(Source:  The History of Clinton County Missouri; published 1881; O.P. Williams & Co.; Transcribed by Andrea Stawski Pack)

JAMES TILLERY;  farmer and stock grower, section 26, was born in Woodford County, Kentucky, July 3d, 1818, and came to Clay County, Missouri, in 1821, with his father, James Tillery, they settling in that locality. In 1844, young James came to Clinton County, and bought his claim on which he has since resided, and which contains 180 acres of land. He married Miss Julia Ann Carter, of this county, but formerly of Kentucky, in 1846. They have three children living: Mary, John P. and William. When Mr. T. commenced business his property consisted of nothing but a pony. Possessed of a determination and will that knew no failing, he worked hard, made needed improvements, and soon was blessed with the necessary comforts of life. He now has a good farm, raises considerable grain and some stock. He was brought up in the faith of a Baptist, and now has two brothers Baptist preachers, and one a Methodist preacher. Mr. T. is universally respected, and has always endeavored to make himself useful and set before the young a good example. The years 1842 and 1843 he spent in the Rocky Mountains, for his health, hunting most of the time. Having regained his health, he returned, and is as active as most young men. His daughter is married, and his two sons are living on the home farm.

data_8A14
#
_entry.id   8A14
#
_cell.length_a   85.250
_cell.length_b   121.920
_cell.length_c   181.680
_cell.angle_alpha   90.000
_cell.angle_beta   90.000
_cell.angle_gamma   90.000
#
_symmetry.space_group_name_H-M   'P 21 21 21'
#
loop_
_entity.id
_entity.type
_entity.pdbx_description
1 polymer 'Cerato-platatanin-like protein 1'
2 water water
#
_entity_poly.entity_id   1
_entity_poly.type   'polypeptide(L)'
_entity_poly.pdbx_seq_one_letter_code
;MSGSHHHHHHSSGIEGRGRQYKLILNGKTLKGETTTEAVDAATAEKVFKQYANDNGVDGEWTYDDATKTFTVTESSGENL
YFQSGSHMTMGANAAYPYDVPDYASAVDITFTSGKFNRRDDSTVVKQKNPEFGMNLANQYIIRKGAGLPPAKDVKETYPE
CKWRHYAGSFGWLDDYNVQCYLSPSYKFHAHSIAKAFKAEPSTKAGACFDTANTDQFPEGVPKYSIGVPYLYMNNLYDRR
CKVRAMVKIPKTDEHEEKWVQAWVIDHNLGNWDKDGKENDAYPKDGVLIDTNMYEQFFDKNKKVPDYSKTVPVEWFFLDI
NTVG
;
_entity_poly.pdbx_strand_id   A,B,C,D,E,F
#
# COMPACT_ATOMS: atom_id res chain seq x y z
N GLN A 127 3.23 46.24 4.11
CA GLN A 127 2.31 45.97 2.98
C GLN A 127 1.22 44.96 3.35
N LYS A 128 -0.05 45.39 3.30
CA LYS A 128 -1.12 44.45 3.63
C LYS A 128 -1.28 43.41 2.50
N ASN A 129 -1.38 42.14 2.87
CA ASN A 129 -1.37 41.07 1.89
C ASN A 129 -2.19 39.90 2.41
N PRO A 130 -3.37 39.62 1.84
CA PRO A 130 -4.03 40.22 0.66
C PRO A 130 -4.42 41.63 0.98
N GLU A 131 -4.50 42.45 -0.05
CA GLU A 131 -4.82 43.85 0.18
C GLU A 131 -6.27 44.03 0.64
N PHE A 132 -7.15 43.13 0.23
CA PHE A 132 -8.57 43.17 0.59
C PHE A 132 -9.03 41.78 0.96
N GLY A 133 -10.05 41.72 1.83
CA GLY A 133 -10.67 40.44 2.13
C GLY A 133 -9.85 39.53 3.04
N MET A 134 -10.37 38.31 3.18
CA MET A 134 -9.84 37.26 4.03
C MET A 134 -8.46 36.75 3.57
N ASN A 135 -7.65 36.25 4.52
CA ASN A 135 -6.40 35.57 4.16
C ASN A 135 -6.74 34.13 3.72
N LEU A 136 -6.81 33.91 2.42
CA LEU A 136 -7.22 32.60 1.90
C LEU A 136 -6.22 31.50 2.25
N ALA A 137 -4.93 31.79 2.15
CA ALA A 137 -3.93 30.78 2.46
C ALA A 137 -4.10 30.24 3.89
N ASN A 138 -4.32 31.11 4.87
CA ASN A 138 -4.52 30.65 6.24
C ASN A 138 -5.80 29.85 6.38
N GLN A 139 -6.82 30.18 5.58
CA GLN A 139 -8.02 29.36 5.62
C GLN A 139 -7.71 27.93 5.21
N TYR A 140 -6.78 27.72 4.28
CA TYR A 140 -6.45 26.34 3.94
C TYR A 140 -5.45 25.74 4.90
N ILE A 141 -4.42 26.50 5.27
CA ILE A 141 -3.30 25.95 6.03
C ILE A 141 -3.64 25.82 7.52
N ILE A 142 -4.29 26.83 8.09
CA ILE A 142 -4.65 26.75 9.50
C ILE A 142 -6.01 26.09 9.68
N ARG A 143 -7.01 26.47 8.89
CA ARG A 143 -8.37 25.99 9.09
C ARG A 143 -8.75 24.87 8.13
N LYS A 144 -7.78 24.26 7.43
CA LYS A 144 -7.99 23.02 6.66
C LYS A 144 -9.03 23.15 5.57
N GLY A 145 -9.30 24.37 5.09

(Source:  The History of Clinton County Missouri; published 1881; O.P. Williams & Co.; Transcribed by Andrea Stawski Pack)